If you are in immediate danger, do not hesitate to call 911.
The Shelter of Gaston County 24 hour Crisis Line is 704-852-6000.
Domestic violence is the threat or use of physical, sexual, emotional and/or economic abuse against a current or former spouse, intimate partner, or household member. It includes assaults, exploitation, property destruction, theft, false imprisonment, isolation, stalking, sexual coercion, arson, sleep disruption, ridicule and threats of homicide or suicide. It may also include interference with work, worship, education, healthcare, recreation and family. It often involves surveillance of the abused partner. It produces terror. Domestic violence is intentional. It is not a loss of control. It is not driven by impulse or emotional outburst. It is exactly the opposite. Domestic violence is behavior designed to gain control and instill fear in victims.
Abusers do not abuse all of the time. They may merely refer to past acts of violence and promise to repeat the violence, if partners do not comply with their rules and directives.
Most batterers create rules to bolster their control over partners. They carefully enforce those rules and the punishment for breaking them often includes violence.
According to several sources, there are several types of abuse:
- Emotional abuse, which is sometimes hard to define and recognize, can be very damaging and can easily get out of control. It could include placing someone in fear of imminent serious bodily harm by threat of force. This may include threats of violence and statements like “I will hit you”, “If you leave, I will hurt you,” or “If you tell anyone, I will kill you.”
- Physical abuse, which sometimes begins small, such as by pushing or shoving, can escalate and lead to serious injury, and too often, death. The legal definition of domestic violence in North Carolina includes kicking, beating, grabbing, using a weapon against you (like a knife, gun, or hammer), slapping, hitting, pushing, shoving, pulling your hair, throwing you (on the floor, down stairs, etc.) or throwing something at you or near you in order to scare you.
- Destructive abuse is when the abuser becomes explosive and destroys things that are important to you to hurt you and cause tremendous emotional trauma. Destruction of your possessions to make you believe you might get physically hurt (like ripping your clothes or destroying your personal items) is also abuse.
- Sexual abuse has become more prevalent in our society today. It can be confusing to determine if a relationship is normal or actually abusive. Force sex is abuse.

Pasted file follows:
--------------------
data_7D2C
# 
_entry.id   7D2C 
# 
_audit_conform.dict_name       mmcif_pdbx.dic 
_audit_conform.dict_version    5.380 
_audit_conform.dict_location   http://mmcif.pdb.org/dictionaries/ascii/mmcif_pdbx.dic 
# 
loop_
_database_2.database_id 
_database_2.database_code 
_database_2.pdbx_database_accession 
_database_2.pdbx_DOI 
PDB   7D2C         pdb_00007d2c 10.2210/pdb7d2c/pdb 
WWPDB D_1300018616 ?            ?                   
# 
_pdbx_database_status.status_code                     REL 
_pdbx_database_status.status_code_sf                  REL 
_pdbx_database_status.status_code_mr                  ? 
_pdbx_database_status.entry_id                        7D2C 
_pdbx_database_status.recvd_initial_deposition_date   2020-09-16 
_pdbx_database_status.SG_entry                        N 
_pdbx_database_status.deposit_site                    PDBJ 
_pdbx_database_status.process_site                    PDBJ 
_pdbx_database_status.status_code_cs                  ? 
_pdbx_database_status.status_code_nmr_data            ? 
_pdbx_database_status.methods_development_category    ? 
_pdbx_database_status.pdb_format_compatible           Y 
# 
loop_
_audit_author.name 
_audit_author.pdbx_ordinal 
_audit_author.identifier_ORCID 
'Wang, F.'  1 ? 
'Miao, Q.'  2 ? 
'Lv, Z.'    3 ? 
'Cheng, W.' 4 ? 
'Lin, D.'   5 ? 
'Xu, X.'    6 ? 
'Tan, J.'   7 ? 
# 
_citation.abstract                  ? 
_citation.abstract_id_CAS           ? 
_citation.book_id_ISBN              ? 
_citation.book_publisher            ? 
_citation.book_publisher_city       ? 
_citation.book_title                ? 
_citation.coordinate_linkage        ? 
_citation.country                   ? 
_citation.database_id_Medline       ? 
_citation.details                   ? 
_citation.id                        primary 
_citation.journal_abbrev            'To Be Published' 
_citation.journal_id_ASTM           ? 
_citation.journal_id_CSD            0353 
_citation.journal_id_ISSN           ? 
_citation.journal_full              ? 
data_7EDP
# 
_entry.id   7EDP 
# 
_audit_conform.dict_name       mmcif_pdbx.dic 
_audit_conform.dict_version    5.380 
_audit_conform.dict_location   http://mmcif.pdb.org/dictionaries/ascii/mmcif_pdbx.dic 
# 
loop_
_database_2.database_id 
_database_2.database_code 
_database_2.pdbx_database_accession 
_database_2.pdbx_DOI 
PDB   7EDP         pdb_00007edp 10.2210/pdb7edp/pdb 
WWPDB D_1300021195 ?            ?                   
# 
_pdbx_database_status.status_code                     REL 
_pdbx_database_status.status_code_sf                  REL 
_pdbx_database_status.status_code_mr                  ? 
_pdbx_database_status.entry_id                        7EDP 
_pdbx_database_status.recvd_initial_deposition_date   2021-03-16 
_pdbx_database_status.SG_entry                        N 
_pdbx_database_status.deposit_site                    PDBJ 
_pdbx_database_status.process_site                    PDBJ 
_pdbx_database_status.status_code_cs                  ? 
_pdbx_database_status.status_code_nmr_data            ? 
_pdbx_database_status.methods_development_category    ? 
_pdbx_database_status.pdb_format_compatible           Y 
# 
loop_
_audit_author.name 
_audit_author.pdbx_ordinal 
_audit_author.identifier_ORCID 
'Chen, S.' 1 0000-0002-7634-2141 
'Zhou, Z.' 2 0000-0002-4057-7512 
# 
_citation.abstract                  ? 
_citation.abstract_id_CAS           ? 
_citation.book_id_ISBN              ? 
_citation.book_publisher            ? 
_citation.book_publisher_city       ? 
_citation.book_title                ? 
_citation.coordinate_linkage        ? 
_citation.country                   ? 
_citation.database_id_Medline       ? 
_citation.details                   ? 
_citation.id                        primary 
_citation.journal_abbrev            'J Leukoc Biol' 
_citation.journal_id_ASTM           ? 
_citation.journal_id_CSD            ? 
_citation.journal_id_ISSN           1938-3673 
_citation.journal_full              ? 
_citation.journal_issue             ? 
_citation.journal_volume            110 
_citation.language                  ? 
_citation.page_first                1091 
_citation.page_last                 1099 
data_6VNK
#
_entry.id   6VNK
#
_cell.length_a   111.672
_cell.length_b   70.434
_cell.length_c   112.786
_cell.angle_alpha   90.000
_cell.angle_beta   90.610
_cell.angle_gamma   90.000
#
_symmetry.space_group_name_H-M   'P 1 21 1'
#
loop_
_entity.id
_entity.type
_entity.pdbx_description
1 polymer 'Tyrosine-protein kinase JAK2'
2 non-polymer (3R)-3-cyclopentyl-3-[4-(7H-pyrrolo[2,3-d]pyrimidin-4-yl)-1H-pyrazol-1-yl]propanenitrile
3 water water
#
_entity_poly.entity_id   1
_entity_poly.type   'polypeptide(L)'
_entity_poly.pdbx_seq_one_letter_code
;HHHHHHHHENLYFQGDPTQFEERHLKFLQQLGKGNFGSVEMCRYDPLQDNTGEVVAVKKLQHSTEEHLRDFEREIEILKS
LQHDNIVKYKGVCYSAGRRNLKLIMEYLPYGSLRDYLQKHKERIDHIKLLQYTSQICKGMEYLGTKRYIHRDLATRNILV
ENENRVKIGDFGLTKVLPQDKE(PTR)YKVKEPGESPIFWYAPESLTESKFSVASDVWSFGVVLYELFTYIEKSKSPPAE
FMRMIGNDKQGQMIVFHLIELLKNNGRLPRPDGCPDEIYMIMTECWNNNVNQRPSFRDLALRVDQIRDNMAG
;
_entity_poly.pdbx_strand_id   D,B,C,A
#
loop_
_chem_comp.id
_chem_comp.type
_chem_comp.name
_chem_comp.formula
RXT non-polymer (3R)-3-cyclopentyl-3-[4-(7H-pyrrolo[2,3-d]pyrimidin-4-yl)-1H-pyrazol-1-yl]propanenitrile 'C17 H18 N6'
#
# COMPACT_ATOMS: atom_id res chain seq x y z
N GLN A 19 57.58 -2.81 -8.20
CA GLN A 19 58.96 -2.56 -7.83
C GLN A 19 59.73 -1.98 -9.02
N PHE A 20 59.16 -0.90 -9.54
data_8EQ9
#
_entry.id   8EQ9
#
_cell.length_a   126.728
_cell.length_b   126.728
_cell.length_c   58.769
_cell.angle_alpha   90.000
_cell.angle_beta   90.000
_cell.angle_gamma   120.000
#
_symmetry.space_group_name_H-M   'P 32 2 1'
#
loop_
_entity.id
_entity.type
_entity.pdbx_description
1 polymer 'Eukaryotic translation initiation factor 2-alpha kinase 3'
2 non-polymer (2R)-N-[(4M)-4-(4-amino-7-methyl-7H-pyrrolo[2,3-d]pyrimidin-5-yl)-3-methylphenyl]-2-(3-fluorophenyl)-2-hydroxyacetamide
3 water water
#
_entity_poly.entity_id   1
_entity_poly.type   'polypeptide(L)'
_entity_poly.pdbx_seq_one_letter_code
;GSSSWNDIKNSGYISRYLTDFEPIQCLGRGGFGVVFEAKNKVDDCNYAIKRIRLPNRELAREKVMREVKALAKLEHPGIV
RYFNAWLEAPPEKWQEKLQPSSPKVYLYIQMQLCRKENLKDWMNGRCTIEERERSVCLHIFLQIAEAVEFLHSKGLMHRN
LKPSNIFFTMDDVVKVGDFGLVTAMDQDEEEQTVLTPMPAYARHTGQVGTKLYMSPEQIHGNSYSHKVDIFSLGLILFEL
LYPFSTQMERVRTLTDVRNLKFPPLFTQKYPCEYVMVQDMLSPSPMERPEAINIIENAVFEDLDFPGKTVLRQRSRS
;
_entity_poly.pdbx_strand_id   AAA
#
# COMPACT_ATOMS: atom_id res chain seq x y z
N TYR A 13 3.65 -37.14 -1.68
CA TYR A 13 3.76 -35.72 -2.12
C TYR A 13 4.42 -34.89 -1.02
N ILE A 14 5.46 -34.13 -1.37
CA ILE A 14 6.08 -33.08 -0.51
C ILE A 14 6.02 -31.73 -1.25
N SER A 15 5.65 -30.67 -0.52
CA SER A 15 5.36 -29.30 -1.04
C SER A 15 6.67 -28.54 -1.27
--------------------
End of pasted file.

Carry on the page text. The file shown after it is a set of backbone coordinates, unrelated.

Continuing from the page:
- Stalking – Under North Carolina Law, following on more than one occasion or otherwise harassing, as defined in G.S. 14-277.3(c), another person without legal purpose with the intent to place the person in reasonable fear either for the person’s safety or the safety of the person’s immediate family or close personal associates. Or, cause that person to suffer substantial emotional distress by placing that person in fear of death, bodily injury, or continued harassment and that in fact causes that person substantial emotional distress.
Many victims are embarrassed or deny that they are abused and may feel that it is easier to endure the abuse than to start over with a new life. The fear of change can keep them in abusive homes or relationships.
The psychological effects of domestic violence on children can last the rest of their lives. Frequently, they may blame themselves or live anxiously waiting for the next violent episode. Children may be hurt when items are thrown or weapons are used. Older children may be hurt while trying to protect the ones being abused. Nearly 70% of all children in abusive homes are being abused, either physically or sexually. Boys who witness abuse of their mother are more likely to batter their partners when they grow up then boys raised in non violent households.
If you are being abused or are in fear of abuse, Attorney Bob Ferguson can help you get a domestic violence protective order (also known as a 50-B).
Our office can also advise you how to protect yourself and your children and how to collect and save evidence of domestic abuse and threats against you or your children.
On the other hand, if you have been falsely accused of domestic violence, you have the right to defend a civil action brought against you pursuant to North Carolina General Statutes Section 50B. The entry of a permanent order of domestic violence can not only affect other issues related to the end of a marriage or relationship, it can cause serious problems for the party against whom the order is entered.
Call 704-867-2828 to schedule a consultation regarding your family law matter.